So I discovered the Mechanisms, a self-described storytelling cabaret. They have sadly broken up. But I found them in the album Ulysses Dies at Dawn (here!). Now I’ve yet to finish The Odyssey which I’ve been reading since August, but I’m glad I’d gotten partway through at least as it’s an interesting context to have. Ulysses Dies at Dawn is a shambolic, excellent, rollicking reimagining set in a city that has eaten a whole planet. Ulysses is drunk in Calypso’s (a bar) and four suits have dragged them (why yes, Ulysses is agender/genderqueer/something of that ilk in this interpretation, thanks for asking) out and are trying to get into their vault. A vault which, it is rumoured, could overthrow the accepted power order of the whole city. It’s excellently arranged musically, fantastically adapted, and all round fun retelling. As fun as this type of story gets, anyway. The Mechanisms also have an album called High Noon Over Camelot (here it is!), which reimagines Arthurian mythology onto an abandoned space station which is slowly falling into the sun. Arthur, Guinevere and Lancelot are in a biker gang (and are also a thrupple), the landscape is made of rust, Mordred is trans, Merlin may or may not be part of a computer, and the entire atmosphere is excellent and wonderful. It all ends in tears, of course, but what a ride this is! I felt as though I was falling in love with the stories all over again, and falling back, and drifting into a mythology which I always have problems with and finding that someone has already got in and played with it makes me ridiculously happy.

And re-imaginings are something of a theme for me at the moment, as my other current obsession is Hadestown. I have listened to the original concept album, the original cast recording, the broadway recording, and have sent my family many a message about all my thoughts on it as a retelling. If nothing else, it is musically rich and textured (I recommend listening to the concept album with proper speakers). There’s a whole anticapitalist message going on in there, as well as parallel love stories and mythologies. My brain keeps getting fixated on learning all the words, although I do think they could certainly have played with the mythology more if they wanted to. Perhaps it’s the time of year as well, with spring happening and Persephone finding her way back. Perhaps it’s where I am as well, but I’m all for an ending where Persephone and Eurydice team up and run off together (Orpheus is sweet but damn boy, in this telling anyway he’s a bit useless. And Hades has an excellent singing voice. That’s, well, that’s about his good point. Again, in this interpretation).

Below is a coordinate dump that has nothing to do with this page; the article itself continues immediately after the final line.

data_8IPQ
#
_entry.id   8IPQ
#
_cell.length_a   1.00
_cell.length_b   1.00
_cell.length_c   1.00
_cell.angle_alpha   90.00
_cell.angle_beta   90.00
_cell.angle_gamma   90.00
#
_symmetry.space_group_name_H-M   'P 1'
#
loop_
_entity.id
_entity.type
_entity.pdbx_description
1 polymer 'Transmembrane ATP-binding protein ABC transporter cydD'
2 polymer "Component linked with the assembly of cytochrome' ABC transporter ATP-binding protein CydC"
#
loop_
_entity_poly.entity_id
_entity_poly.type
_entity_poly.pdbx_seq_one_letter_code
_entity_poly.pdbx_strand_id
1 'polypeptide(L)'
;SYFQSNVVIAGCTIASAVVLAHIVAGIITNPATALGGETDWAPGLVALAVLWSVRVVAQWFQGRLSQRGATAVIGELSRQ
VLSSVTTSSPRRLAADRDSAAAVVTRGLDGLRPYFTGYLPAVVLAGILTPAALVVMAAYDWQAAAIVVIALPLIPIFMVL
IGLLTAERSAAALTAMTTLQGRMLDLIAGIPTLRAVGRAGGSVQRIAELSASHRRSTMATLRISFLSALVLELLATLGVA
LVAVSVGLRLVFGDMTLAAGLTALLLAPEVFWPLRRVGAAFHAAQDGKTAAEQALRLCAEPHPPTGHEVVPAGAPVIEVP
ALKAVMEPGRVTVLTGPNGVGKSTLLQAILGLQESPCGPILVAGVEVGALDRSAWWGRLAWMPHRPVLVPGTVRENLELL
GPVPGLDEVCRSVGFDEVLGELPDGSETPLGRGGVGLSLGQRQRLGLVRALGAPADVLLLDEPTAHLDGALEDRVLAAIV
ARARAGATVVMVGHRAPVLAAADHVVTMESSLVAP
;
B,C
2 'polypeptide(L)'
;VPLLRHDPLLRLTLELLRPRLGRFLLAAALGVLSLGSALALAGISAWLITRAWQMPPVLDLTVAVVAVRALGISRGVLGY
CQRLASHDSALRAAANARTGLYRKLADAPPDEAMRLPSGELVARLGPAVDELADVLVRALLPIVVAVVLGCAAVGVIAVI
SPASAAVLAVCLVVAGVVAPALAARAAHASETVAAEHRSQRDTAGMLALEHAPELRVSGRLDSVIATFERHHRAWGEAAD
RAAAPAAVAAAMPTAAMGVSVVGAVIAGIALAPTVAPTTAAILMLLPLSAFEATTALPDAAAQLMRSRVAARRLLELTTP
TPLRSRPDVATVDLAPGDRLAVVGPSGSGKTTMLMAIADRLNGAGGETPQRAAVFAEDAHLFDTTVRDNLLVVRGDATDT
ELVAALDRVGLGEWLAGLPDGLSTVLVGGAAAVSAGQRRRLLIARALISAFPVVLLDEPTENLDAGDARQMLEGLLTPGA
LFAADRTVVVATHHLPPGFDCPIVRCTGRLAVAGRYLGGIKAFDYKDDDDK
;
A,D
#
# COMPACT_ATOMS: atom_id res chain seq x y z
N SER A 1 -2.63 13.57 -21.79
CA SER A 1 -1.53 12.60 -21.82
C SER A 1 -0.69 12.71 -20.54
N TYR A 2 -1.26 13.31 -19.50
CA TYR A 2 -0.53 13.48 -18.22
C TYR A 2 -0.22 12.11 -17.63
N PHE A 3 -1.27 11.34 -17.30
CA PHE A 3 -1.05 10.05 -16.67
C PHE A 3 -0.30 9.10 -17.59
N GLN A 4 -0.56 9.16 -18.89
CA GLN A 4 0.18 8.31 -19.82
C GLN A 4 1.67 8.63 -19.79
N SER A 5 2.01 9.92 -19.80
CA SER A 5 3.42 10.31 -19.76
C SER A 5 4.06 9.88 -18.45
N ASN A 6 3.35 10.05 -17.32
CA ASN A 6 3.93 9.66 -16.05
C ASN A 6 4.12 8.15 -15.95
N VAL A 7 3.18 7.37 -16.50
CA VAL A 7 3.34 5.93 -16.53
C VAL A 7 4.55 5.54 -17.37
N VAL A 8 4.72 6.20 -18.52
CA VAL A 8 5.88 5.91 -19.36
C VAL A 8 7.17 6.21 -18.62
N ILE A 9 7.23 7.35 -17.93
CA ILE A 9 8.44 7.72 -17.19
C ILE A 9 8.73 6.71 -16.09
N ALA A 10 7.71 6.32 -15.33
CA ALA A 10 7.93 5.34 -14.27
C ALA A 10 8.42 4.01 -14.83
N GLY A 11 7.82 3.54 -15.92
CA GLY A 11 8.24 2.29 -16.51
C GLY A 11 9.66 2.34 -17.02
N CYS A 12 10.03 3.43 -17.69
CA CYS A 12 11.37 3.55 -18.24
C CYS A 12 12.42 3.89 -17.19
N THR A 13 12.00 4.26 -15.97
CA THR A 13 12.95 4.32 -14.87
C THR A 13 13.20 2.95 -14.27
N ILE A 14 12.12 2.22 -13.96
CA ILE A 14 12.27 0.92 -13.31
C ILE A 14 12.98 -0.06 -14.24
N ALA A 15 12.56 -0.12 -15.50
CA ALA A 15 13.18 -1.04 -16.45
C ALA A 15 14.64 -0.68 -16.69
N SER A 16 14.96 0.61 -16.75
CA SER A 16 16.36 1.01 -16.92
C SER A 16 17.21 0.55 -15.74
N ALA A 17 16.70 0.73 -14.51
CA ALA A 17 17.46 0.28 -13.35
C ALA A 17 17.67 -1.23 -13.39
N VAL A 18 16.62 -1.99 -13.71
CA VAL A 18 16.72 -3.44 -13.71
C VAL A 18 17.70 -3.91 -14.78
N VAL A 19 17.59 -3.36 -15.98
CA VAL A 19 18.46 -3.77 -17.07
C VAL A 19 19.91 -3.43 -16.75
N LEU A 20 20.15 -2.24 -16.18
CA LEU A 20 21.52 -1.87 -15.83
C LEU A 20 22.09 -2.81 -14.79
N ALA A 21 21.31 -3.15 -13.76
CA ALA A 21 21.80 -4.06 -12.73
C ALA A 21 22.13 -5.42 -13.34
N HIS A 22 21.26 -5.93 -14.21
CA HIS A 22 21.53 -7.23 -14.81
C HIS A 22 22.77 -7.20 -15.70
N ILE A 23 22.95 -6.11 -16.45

Currently my favourite track is this one:


And then, diving into another re-imagining altogether, I watched Snow White and the Huntsman. You can read my live tweet here. But I must say I loved this. The whole reality was slightly magical, there were Dark Forests, and magical forests, and a forest god in the shape of a white hart. The evil queen, excellently played by Charlize Theron, was complicated and magical and had motives. Kristen Stewart was fabulous, and everything they did with the story I was onboard with. There was a wonderful mixture of fantastical elements, with a grounding in reality. The Dwarfs had a history that was hinted at, the attacking army had to take into account that the tide was coming in because the castle they’re trying to get to was tidally locked, and someone actually tries to teach Kristen how to do fighty things.

Kristen stewart dressed in a grubby dress reaches towards the nose of a large white hart with very impressive antlersA white hart with large antlers stands in front of a large tree, possibly standing on water.

So why all the reimaginings? Why is that what I’m interested in at the moment? The truth is I’m not sure, but I’ve always loved them. I think sometimes reimaginings are about reclaiming something. Maybe a story resonates with you, or it resonates with an area of your life, and if that area hurts it can be healing to reimagine the story. Or maybe you weren’t someone who was ever in the story, or when you were in the story you were a monster. Maybe the stories and fairytales you were given as a child were a bad fit, and taught you things you wish they hadn’t (you are a girl, and you should remain kind and passive even if your evil stepmother is trying to kill you. Maybe do housework. You have to remain in the dark because he said so. There is no space for queerness in this fairytale. There is no space for anyone not perfectly white) So you retell the story. You reimagine it. You take it into your hands and you say “no, this is not the way it happened. Let me tell you.” Or you say “this is how this happened, but afterwards there was more.” Or sometimes you just go “Okay, this story plus about 300% more queerness.” which is also healing. And I think that’s what I like about reimaginings, because so much of our folk culture these days has been replaced by big name films and Disney, and taken out of our hands, and when that hurts what can we do but reimagine it? And of course sometimes people reimagine things in ways that specifically hurt more (see the use of Grimm fairytales by Nazis) and some stories really shouldn’t be messed about with if they’re not yours (like, I as a white english person would just not touch any kind of Aboriginal myth. At all. There’s a whole web of privilege and power dynamic there and I think my job is to know that that thing is not for me).